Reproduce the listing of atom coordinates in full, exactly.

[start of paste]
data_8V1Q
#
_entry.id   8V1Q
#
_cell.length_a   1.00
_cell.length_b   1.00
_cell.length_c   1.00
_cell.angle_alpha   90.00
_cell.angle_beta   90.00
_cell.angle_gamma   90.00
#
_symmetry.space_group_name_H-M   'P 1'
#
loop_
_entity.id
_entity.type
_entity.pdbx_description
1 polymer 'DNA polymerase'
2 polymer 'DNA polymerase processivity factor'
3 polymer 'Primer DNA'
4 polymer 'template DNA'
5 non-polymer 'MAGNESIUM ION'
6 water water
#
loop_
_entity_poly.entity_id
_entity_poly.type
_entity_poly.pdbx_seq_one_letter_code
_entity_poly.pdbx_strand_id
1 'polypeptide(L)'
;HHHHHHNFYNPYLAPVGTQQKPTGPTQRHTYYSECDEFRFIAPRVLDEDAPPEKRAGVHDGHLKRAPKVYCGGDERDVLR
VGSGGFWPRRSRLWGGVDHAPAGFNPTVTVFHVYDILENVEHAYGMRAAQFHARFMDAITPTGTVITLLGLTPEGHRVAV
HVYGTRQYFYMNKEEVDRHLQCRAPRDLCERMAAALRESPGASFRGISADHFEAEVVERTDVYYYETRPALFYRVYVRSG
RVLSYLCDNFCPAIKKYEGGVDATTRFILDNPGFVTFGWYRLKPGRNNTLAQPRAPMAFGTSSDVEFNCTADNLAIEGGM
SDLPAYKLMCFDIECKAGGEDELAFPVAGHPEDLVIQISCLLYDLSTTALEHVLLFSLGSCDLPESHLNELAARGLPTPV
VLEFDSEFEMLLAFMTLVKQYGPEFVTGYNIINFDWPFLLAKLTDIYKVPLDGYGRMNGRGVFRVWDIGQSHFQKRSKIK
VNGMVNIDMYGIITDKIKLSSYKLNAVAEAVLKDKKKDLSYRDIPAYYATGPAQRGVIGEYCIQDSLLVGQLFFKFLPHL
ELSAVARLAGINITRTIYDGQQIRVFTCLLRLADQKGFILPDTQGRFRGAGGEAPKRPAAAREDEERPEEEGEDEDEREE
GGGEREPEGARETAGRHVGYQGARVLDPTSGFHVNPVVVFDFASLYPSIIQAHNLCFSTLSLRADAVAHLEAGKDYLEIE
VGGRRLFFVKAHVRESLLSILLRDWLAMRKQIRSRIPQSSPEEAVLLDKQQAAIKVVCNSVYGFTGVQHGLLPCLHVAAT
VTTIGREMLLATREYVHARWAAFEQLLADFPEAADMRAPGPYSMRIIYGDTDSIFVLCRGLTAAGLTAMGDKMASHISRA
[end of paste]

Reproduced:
data_8V1Q
#
_entry.id   8V1Q
#
_cell.length_a   1.00
_cell.length_b   1.00
_cell.length_c   1.00
_cell.angle_alpha   90.00
_cell.angle_beta   90.00
_cell.angle_gamma   90.00
#
_symmetry.space_group_name_H-M   'P 1'
#
loop_
_entity.id
_entity.type
_entity.pdbx_description
1 polymer 'DNA polymerase'
2 polymer 'DNA polymerase processivity factor'
3 polymer 'Primer DNA'
4 polymer 'template DNA'
5 non-polymer 'MAGNESIUM ION'
6 water water
#
loop_
_entity_poly.entity_id
_entity_poly.type
_entity_poly.pdbx_seq_one_letter_code
_entity_poly.pdbx_strand_id
1 'polypeptide(L)'
;HHHHHHNFYNPYLAPVGTQQKPTGPTQRHTYYSECDEFRFIAPRVLDEDAPPEKRAGVHDGHLKRAPKVYCGGDERDVLR
VGSGGFWPRRSRLWGGVDHAPAGFNPTVTVFHVYDILENVEHAYGMRAAQFHARFMDAITPTGTVITLLGLTPEGHRVAV
HVYGTRQYFYMNKEEVDRHLQCRAPRDLCERMAAALRESPGASFRGISADHFEAEVVERTDVYYYETRPALFYRVYVRSG
RVLSYLCDNFCPAIKKYEGGVDATTRFILDNPGFVTFGWYRLKPGRNNTLAQPRAPMAFGTSSDVEFNCTADNLAIEGGM
SDLPAYKLMCFDIECKAGGEDELAFPVAGHPEDLVIQISCLLYDLSTTALEHVLLFSLGSCDLPESHLNELAARGLPTPV
VLEFDSEFEMLLAFMTLVKQYGPEFVTGYNIINFDWPFLLAKLTDIYKVPLDGYGRMNGRGVFRVWDIGQSHFQKRSKIK
VNGMVNIDMYGIITDKIKLSSYKLNAVAEAVLKDKKKDLSYRDIPAYYATGPAQRGVIGEYCIQDSLLVGQLFFKFLPHL
ELSAVARLAGINITRTIYDGQQIRVFTCLLRLADQKGFILPDTQGRFRGAGGEAPKRPAAAREDEERPEEEGEDEDEREE
GGGEREPEGARETAGRHVGYQGARVLDPTSGFHVNPVVVFDFASLYPSIIQAHNLCFSTLSLRADAVAHLEAGKDYLEIE
VGGRRLFFVKAHVRESLLSILLRDWLAMRKQIRSRIPQSSPEEAVLLDKQQAAIKVVCNSVYGFTGVQHGLLPCLHVAAT
VTTIGREMLLATREYVHARWAAFEQLLADFPEAADMRAPGPYSMRIIYGDTDSIFVLCRGLTAAGLTAMGDKMASHISRA